Wheat was the earliest cultivated crop which our hunter-gatherer ancestors grew when they began to settle. Archaeological evidence suggests that the earliest varieties were grown in the Near East (Syria, Iran, Iraq etc) between 12 and 17,000 years ago. These were Triticum monococcus (einkorn) and Triticum diococcum (emmer). There are around thirty thousand varieties of wheat grown today, and it is the most widely used grain. Women were the first agriculturists and cultivated chickpeas, rye and then einkorn and emmer, according to archaeological evidence from the Karacadag Mountains in Turkey. The ancient Egyptians believed that the goddess Isis brought them wheat and barley from Lebanon in the Fertile Crescent.
  Varieties of wheat include Hard Red Winter, Hard Red Spring, Soft Red Winter, and White wheat (which is actually yellow).
 It is a member of the Gramineae family so related to barley,oats and other members of the grass family. Bulgur wheat and couscous come from wheat, and have been processed a little, but still retain most of their nutrients as compared to refined white flour, which in the US is “enriched,”  although the iron and B-complex vitamins that are put back in to the flour are not as many as those extracted during the milling process.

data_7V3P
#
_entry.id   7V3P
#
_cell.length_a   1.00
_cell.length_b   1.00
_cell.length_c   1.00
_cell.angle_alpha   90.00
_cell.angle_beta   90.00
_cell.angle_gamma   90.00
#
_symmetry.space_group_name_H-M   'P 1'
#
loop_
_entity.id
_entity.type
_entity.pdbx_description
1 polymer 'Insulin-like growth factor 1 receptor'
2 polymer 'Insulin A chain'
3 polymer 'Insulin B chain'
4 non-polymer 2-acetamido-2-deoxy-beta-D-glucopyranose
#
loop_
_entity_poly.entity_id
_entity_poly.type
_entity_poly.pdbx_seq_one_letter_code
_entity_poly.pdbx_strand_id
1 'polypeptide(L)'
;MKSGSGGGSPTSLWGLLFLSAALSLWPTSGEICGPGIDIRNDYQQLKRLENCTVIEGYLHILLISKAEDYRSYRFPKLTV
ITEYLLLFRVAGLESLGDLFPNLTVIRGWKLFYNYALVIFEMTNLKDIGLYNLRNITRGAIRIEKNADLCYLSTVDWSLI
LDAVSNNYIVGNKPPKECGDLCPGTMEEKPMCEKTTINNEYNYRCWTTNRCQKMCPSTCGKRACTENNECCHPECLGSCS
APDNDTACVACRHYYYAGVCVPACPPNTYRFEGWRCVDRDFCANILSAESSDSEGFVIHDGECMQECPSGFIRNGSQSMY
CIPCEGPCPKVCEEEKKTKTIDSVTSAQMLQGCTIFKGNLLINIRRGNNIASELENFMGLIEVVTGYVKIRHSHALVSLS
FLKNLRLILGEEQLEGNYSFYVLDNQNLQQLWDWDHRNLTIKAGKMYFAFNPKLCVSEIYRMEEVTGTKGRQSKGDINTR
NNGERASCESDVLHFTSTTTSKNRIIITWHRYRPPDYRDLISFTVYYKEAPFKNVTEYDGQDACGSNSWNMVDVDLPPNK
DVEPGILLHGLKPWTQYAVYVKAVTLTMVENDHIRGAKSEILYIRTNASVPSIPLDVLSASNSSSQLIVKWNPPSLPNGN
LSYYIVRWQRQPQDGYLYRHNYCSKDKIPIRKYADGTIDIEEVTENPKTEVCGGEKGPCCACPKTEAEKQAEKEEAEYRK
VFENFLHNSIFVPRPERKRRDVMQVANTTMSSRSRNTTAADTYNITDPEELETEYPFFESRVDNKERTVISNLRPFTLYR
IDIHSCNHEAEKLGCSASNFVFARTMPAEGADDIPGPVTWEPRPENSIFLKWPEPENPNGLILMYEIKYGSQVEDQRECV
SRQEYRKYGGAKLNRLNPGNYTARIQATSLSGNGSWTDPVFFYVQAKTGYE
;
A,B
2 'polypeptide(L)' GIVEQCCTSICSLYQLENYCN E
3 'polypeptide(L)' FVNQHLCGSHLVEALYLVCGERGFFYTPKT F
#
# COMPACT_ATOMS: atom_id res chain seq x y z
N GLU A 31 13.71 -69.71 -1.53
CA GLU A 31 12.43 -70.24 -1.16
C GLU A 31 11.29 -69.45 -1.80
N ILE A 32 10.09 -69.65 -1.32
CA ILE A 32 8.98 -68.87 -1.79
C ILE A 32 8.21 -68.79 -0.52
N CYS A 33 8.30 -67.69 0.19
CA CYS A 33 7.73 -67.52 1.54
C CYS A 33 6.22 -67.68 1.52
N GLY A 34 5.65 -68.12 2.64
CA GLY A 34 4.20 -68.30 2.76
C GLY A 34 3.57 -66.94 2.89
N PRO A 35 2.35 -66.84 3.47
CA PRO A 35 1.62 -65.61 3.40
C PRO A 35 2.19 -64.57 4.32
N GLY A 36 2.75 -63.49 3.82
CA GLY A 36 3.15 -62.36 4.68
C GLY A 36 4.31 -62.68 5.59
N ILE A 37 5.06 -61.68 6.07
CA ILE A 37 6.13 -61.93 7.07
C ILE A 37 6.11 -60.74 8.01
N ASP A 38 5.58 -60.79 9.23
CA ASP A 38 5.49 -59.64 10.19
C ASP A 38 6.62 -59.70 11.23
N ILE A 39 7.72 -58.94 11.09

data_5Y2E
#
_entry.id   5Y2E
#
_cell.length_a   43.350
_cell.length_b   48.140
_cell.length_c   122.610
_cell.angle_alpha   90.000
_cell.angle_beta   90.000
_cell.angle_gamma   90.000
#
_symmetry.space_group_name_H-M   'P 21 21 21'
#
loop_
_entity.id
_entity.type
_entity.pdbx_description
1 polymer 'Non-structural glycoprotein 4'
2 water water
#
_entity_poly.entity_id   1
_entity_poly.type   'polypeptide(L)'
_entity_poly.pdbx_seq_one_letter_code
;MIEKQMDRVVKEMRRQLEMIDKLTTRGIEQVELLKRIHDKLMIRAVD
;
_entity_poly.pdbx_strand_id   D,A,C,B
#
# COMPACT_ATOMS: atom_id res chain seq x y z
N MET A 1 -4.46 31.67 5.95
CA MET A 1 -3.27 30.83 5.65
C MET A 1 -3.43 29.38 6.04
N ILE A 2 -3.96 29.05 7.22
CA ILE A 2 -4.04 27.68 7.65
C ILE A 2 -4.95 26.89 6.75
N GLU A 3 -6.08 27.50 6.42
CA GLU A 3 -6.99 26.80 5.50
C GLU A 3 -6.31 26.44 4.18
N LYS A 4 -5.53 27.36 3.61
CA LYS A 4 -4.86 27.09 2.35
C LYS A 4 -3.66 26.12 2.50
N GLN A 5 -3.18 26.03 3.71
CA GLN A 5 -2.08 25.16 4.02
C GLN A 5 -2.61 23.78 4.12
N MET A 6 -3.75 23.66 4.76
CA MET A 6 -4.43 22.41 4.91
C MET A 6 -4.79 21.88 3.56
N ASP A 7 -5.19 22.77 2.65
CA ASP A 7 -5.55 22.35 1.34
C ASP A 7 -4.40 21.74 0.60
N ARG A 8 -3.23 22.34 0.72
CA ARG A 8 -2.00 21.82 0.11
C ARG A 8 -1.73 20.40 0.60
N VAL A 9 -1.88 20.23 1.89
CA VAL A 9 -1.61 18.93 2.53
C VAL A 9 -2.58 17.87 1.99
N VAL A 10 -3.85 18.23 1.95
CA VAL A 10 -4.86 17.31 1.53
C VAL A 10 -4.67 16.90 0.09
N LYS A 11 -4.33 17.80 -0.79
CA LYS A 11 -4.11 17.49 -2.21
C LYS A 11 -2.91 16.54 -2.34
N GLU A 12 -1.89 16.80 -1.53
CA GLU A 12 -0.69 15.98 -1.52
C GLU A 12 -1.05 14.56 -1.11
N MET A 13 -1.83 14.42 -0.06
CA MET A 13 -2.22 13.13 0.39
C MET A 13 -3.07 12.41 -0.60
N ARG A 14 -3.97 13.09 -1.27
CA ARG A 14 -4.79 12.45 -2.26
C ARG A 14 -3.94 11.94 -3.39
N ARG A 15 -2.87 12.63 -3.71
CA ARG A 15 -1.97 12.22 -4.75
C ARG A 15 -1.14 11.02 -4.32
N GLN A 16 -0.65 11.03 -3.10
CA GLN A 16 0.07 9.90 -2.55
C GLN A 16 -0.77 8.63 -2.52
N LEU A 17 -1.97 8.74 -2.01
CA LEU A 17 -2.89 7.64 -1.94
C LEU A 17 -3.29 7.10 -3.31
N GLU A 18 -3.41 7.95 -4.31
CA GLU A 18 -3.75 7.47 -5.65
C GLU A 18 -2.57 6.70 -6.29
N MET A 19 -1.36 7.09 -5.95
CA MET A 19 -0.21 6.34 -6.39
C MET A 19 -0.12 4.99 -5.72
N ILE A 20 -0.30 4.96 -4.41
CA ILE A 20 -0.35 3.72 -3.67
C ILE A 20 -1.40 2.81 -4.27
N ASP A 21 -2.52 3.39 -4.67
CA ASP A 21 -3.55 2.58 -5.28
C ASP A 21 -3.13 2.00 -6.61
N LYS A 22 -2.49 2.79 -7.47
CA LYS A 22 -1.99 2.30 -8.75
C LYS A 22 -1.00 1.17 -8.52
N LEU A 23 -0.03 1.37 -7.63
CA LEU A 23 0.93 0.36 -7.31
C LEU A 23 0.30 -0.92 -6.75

Durum wheat is used to make pasta, and wheat is the grain that is most used in the production of the foods we eat. It is the basis for breads, breakfast cereals, and is good when added to soups and stews in one of its forms.
  The part of the wheat plant that we eat is the kernel or seed or wheatberry, all different names for the same thing. It is made up of three distinct parts: - the endosperm, bran and germ. The endosperm comprises about 83% of the weight of the kernel and is the source of white flour. This contains protein, carbohydrates and iron, the four main B-complex vitamins thiamin, riboflavin, niacin, folic acid and fibre. Bran comprises 14.5% of the weight of the kernel and can be bought separately, and can be added to breakfast cereals and bread as well as soups and stews. This contains fibre and a little protein along with vitamins E and B-complex ones with trace minerals and phytochemicals which have antioxidant properties. Lastly the germ comprises 2.5 % of the weight of the kernel, and is usually extracted from flour because of its 10 % fat content which reduces the shelf-life of white flour. This is, however a very good source of B-complex vitamins and minerals and is included in whole wheat flour. The main minerals contained in wheat are calcium, copper, phosphorous, iron and zinc, manganese, magnesium and the amino acid, tryptophan is also one of the constituents.
  Whole grains are particularly good for our health and have been shown to have heart-protective properties as well as cancer protective ones as they contain good amounts of nutrients which have antioxidant properties. White flour, on the other hand is of little nutritional value compared with the whole grain flour.


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